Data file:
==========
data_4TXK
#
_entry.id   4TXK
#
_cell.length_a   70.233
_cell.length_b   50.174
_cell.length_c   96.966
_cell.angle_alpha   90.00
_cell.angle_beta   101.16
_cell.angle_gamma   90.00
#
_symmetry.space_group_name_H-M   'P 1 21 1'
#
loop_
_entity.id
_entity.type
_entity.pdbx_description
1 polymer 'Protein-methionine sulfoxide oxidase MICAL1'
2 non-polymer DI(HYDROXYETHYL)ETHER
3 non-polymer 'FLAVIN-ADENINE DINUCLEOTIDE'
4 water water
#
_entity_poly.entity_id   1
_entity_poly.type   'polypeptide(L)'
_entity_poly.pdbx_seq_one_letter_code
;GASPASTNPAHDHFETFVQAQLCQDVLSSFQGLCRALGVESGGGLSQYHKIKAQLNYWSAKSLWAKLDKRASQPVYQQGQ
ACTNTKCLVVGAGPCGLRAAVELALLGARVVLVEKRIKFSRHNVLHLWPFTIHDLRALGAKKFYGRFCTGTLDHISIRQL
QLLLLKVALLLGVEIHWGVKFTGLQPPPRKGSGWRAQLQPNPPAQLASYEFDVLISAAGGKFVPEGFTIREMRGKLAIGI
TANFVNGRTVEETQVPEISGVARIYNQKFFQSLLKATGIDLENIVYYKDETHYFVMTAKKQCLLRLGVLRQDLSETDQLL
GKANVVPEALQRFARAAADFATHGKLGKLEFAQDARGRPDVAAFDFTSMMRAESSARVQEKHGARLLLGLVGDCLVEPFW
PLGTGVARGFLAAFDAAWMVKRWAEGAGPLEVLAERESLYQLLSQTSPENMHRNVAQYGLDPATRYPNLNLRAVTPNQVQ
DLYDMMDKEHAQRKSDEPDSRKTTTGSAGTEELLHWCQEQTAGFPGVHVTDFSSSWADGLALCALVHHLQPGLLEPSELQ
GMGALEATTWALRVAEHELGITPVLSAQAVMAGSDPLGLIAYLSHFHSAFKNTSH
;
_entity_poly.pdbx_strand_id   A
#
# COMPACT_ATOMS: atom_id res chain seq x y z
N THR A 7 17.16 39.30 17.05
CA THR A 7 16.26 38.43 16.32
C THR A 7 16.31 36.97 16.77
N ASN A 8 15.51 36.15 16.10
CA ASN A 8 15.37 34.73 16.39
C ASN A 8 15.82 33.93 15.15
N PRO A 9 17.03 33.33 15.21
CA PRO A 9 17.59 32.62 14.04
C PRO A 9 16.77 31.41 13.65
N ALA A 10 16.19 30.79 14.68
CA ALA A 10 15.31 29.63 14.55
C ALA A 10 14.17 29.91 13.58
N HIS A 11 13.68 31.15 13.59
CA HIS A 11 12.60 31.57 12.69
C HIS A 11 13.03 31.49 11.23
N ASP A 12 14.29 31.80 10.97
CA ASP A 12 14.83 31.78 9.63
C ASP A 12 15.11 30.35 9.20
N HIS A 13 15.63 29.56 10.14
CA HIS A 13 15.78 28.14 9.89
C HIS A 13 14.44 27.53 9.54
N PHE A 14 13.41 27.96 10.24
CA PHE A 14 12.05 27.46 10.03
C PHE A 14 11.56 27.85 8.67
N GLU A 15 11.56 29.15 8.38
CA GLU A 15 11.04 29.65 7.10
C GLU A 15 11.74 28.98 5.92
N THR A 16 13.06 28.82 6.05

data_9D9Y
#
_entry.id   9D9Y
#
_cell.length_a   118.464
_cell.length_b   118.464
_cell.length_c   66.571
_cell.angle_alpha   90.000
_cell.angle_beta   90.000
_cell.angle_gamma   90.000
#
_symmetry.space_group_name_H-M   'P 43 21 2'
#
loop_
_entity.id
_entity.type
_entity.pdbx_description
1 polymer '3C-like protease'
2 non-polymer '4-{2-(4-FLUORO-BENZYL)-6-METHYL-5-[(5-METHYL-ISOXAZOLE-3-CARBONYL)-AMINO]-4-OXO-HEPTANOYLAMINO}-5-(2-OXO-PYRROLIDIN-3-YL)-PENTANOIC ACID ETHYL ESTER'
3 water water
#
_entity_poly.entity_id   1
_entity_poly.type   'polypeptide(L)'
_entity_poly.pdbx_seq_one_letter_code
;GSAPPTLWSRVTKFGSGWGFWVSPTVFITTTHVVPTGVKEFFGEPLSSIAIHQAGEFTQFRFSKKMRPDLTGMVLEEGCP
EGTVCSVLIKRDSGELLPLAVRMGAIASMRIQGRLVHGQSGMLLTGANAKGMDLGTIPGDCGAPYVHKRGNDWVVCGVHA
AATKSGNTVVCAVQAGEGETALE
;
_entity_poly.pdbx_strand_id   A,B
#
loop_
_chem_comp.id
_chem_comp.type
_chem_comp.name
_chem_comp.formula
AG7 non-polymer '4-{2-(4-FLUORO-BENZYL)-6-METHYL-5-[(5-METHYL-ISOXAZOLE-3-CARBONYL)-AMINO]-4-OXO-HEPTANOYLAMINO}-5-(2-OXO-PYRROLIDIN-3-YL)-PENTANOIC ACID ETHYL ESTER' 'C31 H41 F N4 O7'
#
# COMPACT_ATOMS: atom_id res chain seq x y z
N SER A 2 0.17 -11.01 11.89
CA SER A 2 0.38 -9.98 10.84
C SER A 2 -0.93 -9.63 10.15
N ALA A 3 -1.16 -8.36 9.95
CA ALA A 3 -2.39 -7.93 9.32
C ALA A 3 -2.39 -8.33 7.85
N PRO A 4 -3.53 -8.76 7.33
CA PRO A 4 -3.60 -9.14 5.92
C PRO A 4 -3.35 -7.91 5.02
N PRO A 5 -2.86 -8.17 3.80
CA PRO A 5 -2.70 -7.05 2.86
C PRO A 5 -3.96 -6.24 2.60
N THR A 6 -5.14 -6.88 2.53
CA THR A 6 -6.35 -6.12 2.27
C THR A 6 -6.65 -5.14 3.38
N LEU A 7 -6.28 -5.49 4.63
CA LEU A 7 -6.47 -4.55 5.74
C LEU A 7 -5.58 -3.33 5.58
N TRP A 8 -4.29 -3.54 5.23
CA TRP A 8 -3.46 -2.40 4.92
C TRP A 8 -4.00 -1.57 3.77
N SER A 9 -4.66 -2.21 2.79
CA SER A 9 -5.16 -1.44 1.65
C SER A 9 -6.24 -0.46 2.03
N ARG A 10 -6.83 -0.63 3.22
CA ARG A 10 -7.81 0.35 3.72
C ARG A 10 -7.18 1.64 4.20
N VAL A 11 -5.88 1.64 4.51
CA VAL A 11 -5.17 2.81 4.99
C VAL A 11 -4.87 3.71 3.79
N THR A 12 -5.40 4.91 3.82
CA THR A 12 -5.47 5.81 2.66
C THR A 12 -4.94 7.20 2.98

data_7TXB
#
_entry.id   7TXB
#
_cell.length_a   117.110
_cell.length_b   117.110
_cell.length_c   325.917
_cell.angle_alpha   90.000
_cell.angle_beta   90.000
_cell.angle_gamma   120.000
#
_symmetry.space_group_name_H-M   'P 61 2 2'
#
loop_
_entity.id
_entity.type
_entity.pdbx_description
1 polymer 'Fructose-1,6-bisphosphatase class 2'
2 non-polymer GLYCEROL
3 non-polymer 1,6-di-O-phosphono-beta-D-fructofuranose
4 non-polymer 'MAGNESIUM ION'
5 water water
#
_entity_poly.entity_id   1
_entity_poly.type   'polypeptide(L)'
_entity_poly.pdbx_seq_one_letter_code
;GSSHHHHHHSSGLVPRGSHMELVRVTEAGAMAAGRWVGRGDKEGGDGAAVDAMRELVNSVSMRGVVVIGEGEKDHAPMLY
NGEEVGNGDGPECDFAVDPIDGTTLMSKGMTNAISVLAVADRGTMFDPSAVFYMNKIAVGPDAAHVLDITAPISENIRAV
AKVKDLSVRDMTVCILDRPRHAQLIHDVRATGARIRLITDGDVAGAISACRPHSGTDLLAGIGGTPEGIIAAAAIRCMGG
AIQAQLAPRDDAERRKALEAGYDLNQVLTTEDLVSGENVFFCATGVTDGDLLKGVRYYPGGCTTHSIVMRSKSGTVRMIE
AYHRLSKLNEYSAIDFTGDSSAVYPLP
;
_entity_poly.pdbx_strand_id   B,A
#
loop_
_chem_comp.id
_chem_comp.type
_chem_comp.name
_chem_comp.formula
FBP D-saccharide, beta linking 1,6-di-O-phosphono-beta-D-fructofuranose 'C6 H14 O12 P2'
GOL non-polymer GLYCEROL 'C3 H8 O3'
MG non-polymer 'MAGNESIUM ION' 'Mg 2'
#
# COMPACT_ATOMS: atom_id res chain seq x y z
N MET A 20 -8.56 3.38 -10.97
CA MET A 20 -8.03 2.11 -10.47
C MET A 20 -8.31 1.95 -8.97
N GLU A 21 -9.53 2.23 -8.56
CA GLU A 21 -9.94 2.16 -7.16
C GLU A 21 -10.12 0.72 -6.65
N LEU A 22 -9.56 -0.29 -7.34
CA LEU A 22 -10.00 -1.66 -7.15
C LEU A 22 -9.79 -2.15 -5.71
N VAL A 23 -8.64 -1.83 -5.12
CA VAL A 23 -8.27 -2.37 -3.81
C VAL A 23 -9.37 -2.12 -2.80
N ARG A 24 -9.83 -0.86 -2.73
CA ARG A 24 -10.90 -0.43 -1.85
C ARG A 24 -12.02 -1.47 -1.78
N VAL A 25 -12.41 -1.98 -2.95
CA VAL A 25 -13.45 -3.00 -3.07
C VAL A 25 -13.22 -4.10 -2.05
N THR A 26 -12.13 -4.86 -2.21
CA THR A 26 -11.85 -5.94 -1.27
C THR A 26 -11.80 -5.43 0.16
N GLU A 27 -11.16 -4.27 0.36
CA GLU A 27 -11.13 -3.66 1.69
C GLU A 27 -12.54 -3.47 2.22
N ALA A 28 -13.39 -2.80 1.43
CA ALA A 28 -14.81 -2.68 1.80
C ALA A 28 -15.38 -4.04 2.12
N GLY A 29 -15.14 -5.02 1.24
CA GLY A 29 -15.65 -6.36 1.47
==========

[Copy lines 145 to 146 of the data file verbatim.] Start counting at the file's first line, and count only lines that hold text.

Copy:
_cell.angle_beta   90.000
_cell.angle_gamma   120.000